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Global Tax Program

COVID-19 Response and GTP Fiscal Pillar

  • Emergency Fiscal Response to COVID-19

    In May 2020, the GTP Steering Committee (SC) created a temporal Fiscal Policy Pillar to accommodate rapid policy responses in addressing the economic and fiscal impact of COVID-19. The objective of the pillar is to (a) support governments in mitigating the social and economic impact of the COVID-19 pandemic through effective, efficient and balanced fiscal policy responses designed to contribute sustainable and inclusive growth; and (b) facilitate accountability, monitoring of and reporting on resource use for the COVID-19 response. The pillar provides just-in-time advice to governments on fiscal policy strategy and detailed fiscal policy measures while informing the design of the World Bank’s development policy financing and other forms of budgetary support linked to COVID-19. 

    Since its inception, the Fiscal Policy Pillar has supported a full range of fiscal policy responses including macro-fiscal policy, domestic resource mobilization, expenditure policy, and fiscal risk management. The pillar has also contributed to important cross cutting themes such as poverty and distributional impact, transparency and accountability in fiscal policy measures addressing the crisis.  The activities that are underway leverage the full range of the World Bank’s expertise in fiscal policy across the global practices dealing with Macroeconomics Trade and Investment, Governance, Finance Competitiveness and Investment, and Poverty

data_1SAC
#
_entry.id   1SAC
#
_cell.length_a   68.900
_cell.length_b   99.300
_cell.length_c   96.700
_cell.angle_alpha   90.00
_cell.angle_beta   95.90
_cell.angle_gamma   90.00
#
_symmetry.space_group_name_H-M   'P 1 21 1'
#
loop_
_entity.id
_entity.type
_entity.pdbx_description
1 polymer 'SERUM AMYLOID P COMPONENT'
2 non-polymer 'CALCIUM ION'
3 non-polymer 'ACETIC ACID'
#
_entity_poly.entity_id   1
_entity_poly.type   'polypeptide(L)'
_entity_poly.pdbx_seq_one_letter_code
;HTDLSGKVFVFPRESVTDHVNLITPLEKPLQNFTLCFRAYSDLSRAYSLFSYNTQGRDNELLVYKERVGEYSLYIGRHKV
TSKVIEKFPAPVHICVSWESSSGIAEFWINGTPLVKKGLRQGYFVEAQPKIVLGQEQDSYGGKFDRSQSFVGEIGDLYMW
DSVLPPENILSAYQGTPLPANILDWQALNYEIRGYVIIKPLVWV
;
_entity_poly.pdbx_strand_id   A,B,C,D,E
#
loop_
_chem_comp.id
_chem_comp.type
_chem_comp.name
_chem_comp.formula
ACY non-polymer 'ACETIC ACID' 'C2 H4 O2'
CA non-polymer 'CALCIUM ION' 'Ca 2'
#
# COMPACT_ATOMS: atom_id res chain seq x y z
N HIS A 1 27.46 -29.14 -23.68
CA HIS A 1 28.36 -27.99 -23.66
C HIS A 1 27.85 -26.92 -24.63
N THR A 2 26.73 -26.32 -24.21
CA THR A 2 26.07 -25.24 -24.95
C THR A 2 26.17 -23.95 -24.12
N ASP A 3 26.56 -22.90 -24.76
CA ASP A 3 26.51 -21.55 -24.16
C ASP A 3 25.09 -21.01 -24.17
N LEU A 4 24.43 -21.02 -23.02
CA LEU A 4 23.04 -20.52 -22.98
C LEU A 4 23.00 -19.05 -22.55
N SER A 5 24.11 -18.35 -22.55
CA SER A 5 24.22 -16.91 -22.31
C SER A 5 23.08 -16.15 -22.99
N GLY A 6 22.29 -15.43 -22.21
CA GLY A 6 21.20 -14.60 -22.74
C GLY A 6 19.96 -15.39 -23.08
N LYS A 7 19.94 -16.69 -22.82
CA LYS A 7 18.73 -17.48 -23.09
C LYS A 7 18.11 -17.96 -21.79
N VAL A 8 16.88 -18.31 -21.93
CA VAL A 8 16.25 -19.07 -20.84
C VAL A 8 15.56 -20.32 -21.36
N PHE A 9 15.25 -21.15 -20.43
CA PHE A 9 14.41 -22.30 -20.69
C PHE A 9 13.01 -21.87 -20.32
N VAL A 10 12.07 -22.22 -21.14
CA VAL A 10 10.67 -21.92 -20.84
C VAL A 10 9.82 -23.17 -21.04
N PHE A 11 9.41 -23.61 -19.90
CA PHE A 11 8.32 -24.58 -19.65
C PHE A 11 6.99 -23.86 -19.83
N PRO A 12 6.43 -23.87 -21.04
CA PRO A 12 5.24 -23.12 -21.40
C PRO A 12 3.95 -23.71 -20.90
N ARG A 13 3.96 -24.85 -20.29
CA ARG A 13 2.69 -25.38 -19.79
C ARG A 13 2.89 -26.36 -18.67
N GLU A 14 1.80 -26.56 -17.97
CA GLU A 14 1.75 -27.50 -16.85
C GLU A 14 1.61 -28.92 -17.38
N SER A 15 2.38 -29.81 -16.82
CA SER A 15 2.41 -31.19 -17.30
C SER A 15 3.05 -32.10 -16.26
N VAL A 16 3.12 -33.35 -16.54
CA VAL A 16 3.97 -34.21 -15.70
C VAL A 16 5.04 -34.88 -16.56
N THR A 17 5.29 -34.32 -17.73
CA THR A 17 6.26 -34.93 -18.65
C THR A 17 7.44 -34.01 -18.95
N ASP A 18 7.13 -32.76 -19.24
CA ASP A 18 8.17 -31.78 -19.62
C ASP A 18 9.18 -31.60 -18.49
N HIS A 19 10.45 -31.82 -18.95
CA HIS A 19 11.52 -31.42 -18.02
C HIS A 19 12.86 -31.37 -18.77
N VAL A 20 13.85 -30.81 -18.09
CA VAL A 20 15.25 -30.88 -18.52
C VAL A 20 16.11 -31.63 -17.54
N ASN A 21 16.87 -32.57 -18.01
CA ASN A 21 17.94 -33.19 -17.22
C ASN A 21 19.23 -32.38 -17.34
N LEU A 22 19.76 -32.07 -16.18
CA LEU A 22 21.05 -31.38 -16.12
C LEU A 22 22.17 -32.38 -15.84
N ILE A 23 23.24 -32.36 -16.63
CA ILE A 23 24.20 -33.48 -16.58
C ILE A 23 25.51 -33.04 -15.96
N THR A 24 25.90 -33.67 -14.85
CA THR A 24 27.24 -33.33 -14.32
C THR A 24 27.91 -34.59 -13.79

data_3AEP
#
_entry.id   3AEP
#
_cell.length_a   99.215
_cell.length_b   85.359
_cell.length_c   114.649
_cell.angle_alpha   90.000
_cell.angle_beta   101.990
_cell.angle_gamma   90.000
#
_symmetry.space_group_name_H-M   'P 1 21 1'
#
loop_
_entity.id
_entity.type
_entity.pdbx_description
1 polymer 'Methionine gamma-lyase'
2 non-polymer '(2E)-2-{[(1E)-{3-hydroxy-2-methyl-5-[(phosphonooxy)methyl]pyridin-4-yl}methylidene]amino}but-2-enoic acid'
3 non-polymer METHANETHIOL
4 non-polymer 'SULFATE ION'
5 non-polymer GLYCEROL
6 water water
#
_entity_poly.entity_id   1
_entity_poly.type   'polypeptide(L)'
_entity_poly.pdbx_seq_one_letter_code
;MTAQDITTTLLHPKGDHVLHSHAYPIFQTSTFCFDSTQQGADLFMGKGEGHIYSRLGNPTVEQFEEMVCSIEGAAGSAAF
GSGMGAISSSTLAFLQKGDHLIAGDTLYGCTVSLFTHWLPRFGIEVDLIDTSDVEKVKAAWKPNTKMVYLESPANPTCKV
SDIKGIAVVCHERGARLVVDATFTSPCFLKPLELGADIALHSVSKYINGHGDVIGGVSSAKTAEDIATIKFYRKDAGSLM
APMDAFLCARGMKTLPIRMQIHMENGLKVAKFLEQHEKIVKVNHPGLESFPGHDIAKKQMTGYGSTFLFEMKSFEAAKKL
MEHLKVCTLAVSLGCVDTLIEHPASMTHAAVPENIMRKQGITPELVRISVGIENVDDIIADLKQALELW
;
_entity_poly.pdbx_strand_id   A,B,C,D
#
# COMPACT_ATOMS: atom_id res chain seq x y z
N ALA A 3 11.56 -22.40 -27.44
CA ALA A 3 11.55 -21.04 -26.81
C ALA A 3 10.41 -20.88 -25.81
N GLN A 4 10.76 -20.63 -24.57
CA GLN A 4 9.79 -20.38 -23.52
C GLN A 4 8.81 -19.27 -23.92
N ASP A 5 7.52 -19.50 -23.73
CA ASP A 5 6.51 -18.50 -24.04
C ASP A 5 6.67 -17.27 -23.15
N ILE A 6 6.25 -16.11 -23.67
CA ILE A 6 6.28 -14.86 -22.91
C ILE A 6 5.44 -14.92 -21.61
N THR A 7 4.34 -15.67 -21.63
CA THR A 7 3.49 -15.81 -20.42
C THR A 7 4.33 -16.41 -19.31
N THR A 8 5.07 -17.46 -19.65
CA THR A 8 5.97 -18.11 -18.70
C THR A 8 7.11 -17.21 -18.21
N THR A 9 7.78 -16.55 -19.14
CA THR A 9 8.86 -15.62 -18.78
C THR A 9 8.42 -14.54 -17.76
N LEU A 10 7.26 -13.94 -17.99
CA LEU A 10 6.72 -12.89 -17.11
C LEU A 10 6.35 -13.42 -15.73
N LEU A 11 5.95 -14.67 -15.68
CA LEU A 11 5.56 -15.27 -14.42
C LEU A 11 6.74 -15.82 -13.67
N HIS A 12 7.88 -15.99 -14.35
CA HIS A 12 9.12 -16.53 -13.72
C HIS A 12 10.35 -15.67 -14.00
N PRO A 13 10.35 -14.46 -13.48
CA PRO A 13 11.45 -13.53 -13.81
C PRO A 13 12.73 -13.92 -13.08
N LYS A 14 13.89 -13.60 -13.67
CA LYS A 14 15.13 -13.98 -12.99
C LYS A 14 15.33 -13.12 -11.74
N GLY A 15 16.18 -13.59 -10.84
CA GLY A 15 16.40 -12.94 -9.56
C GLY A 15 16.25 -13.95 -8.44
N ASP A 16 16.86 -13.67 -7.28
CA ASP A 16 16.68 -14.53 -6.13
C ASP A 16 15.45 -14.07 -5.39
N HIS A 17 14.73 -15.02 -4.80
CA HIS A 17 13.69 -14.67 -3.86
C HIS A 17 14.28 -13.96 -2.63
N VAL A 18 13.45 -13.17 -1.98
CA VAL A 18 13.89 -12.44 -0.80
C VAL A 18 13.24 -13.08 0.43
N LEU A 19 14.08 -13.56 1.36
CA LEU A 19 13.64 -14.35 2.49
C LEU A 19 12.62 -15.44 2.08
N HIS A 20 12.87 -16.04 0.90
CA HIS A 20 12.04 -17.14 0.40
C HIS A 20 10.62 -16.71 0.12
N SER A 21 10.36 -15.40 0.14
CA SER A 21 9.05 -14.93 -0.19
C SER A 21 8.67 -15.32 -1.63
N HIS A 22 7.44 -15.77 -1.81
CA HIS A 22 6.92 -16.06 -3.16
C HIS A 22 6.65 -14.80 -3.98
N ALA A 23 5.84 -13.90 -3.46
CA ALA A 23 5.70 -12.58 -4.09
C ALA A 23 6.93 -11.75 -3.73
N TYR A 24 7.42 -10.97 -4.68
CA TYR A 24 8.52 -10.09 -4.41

To this date, total donor commitments amount to US$5.5 million from France, Norway, Switzerland, and the United Kingdom.

  • Supporting Developing Countries from Immediate Crisis Response to Fiscal Consolidation

    The activities under the Fiscal Policy Pillar (FPP) support all phases of fiscal responses to macro shocks. Projects under FPP support governments across the full spectrum of emergency responses, from the initial fiscal assessment of the COVID-19 crisis to developing short-term fiscal responses and designing longer-term recovery and consolidation strategies. Activities supported under FPP can be grouped under three phases:

    Phase I – COVID Fiscal Impact Assessment

    Initial crisis response efforts are focused on determining the impact of the crisis on poor and other vulnerable groups, fiscal risks, revenue, and growth. Activities in this phase provide governments with critical information to inform their decision-making process through a variety of tools:

    • Household surveys. These high-frequency surveys gather information on households’ income, including data on their access to government support programs, their needs for support, etc. Activities in Cambodia, Lao, and Timor-Leste employed similar household surveys. The data collected through these surveys are used in the microsimulation tools in this phase.
    • Small and medium enterprise (SME) surveys. SME surveys are particularly important in countries with large informal sectors. The SME survey instrument helps determine the impact of the COVID-19 crisis on SMEs and identify constraints. SMEs have generally been considered a vulnerable group, reflecting their limited financial capacity to weather economic downturns. This survey instrument, implemented by activities in Democratic Republic of Congo and North Macedonia, is well-established and has been repurposed for the crisis response.
    • Microsimulation and model development. Economic modeling gives an essential input to the policy formulation process. For example, under the Commitment to Equity (CEQ) framework, this instrument can help assess the impact of the COVID-19 crisis on the poor as well as the distributional impacts of existing fiscal policies. Microsimulation activities generally include transfer of the models to government counterparts along with training.